Hi all!!

See the following code:

#include <stdio.h>

int main()
{   
   union a
   {
        int i;
        char ch[2];
    };
    union a u;
    u.ch[0]=1;
    u.ch[1]=0;

   printf("%d   %d   %d\n",u.ch[0],u.ch[1],u.i);

  getch();    

return 0;    
}

The output that I get is:
1 0 2130509825

Why am I getting this number?

What I think the answer should be and why:

u.ch[0]=1 and u.ch[1]=0 means that the memory looks like-
10000000 00000000 00000000 00000000

As I am using windows, which is little endian (Am I wrong here?). This means that the field u.i should be 2^0=1, and not 2130509825.

Thanks in advance !!

Edited 4 Years Ago by hypernova: Silly calculation mistake

How are your integers stored? Big or small endian? Also, are your integers 2 or 4 bytes?

Edited 4 Years Ago by gerard4143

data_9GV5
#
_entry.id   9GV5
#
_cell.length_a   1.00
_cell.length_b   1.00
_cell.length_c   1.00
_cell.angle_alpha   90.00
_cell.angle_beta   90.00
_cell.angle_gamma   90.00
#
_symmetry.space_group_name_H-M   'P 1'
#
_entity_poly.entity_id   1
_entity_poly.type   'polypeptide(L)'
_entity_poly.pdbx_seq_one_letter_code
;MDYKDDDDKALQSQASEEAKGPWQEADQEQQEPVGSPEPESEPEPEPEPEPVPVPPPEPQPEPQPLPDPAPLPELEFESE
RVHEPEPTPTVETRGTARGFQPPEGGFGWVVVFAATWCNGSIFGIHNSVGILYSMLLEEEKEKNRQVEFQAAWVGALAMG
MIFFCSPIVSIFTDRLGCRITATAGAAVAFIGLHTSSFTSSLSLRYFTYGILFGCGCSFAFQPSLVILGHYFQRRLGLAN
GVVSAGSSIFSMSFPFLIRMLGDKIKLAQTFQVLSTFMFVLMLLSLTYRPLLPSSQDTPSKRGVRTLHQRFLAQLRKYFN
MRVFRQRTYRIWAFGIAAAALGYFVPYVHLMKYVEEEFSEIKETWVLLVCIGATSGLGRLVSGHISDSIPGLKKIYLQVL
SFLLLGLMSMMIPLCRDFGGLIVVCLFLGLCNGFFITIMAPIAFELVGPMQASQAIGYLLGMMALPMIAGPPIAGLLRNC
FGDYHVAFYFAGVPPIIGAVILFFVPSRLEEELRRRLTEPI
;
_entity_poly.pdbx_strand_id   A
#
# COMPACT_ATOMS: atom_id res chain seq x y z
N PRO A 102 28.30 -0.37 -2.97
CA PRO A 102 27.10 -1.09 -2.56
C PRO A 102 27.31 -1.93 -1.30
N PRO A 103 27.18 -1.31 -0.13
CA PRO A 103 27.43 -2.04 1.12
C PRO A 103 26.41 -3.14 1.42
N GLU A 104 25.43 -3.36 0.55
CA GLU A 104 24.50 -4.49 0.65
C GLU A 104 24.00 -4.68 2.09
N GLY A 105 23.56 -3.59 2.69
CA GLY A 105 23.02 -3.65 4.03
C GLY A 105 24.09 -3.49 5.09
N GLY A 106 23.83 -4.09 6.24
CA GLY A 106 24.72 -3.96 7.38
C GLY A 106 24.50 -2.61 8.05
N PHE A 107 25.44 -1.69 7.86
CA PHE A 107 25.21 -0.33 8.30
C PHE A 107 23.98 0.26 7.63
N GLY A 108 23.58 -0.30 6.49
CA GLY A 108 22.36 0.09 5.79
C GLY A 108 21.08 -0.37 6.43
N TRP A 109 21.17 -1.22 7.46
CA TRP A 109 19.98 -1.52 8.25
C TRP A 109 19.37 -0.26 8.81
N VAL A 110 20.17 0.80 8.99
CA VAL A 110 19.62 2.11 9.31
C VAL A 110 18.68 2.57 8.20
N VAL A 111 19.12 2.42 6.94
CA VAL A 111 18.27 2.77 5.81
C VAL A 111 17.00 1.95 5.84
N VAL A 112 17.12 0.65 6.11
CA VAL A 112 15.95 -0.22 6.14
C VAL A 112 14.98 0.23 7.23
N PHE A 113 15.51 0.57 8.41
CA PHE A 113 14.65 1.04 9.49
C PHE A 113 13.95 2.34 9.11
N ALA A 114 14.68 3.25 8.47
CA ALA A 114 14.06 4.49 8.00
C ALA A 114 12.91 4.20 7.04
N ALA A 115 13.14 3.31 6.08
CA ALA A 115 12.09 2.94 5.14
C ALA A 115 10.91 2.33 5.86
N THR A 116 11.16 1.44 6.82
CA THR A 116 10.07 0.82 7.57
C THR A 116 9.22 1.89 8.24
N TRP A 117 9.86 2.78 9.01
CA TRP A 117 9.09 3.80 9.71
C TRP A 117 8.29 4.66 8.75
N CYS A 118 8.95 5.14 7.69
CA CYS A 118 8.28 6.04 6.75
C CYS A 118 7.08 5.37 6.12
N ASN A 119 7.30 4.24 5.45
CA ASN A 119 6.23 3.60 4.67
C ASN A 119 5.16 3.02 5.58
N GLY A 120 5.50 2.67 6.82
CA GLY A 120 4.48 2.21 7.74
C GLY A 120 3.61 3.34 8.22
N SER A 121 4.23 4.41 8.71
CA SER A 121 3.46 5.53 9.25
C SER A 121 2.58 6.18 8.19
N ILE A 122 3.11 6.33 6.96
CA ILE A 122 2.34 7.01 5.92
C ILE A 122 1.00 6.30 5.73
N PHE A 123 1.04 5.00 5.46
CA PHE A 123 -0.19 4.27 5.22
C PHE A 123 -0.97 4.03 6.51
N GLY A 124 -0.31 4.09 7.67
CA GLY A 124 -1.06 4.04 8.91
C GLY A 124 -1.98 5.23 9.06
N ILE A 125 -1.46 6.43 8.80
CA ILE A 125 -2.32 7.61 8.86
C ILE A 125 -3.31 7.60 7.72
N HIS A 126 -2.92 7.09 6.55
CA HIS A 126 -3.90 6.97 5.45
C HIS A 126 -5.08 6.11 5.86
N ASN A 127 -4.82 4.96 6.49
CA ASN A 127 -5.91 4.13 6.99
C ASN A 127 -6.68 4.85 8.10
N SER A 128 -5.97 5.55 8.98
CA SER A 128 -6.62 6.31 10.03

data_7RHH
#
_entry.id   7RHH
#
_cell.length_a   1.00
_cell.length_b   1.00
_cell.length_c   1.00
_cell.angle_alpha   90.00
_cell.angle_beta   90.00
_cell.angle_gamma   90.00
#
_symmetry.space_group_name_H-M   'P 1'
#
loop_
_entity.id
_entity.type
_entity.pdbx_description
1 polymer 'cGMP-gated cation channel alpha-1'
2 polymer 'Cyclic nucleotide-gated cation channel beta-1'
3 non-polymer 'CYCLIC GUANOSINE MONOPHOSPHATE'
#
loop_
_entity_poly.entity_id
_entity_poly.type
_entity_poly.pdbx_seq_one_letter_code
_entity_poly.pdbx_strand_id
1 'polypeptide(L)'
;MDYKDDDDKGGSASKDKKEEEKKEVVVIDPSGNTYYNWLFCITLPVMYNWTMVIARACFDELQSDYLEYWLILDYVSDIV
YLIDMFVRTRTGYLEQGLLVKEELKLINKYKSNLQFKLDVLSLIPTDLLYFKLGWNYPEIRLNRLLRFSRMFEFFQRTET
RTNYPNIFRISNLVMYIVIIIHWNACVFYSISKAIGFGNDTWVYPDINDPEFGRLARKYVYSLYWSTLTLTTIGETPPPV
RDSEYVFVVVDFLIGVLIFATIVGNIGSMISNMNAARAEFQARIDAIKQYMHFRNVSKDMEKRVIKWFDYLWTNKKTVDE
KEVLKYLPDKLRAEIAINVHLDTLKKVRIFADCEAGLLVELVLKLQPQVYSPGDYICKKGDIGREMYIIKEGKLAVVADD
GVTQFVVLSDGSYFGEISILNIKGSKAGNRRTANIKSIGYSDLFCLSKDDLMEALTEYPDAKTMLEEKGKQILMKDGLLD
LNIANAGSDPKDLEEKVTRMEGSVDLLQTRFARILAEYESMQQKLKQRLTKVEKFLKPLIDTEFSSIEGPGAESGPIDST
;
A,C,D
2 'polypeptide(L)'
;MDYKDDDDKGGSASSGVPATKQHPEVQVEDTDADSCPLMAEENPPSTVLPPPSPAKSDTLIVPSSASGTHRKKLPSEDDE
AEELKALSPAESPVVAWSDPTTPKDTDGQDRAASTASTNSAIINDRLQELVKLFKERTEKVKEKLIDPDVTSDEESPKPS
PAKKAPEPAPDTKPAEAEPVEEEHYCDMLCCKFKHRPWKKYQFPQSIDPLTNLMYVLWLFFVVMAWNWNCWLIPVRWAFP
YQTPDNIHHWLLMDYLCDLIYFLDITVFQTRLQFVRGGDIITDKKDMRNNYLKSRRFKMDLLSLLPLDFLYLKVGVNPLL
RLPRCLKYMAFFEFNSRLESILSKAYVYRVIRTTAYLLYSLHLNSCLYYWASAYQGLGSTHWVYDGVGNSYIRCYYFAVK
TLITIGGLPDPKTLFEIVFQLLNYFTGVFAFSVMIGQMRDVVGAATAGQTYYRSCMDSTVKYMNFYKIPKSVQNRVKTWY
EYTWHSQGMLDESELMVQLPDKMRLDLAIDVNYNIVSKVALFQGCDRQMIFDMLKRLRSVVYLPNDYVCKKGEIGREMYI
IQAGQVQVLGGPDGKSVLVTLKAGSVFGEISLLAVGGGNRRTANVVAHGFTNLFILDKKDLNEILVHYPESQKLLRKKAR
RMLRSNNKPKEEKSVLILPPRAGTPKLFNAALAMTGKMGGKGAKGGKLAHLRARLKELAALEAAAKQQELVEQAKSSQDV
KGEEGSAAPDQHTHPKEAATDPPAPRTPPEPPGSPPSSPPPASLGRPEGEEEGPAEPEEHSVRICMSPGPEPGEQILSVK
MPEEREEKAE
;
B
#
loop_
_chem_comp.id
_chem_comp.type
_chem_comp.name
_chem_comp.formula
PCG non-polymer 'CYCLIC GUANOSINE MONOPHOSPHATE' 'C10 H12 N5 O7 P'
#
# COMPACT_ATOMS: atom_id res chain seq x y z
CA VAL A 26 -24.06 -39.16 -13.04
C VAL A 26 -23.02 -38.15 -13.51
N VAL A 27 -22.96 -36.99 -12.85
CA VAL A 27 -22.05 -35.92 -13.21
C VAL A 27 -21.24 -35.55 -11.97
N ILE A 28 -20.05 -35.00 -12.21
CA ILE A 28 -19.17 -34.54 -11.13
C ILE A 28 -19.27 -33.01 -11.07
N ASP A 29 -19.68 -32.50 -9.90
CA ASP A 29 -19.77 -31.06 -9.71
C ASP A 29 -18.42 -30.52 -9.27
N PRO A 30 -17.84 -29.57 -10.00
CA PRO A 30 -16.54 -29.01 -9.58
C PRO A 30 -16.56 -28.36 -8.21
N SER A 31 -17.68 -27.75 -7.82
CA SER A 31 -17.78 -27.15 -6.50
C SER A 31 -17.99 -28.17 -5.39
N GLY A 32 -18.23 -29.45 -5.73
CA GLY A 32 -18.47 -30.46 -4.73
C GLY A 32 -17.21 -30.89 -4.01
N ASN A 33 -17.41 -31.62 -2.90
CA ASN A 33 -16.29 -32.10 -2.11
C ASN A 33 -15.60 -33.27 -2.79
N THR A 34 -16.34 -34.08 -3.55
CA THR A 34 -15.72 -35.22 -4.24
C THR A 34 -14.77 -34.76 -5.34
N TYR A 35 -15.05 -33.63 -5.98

Try something like below:

#include <stdio.h>

int main()
{
  size_t i = 0;
  union a
  {
    int i;
    char ch[sizeof(int)];
  };

  union a u;

  for (i = 0; i < sizeof(int); ++i)
  {
    if (i == 0) 
      u.ch[i] = 1;
    else
      u.ch[i] = 0;
  }

  printf("%d %d %d\n",u.ch[0],u.ch[1],u.i);

  return 0;
}

Awwwwwwwwww!!!!!!!

I understand. The byte 3 and byte 4 are not zeros as I assumed, they must be garbage. I assumed they would be all zeros because of the rule "if you initialize one member of a structure, others are initialized to 0 automatically". I thought this applied to unions also.

I added:

u.ch[2]=0;
and u.ch[3]=0;

and it outputs the following:

1 0 1

which is as expected.

Thanks !!

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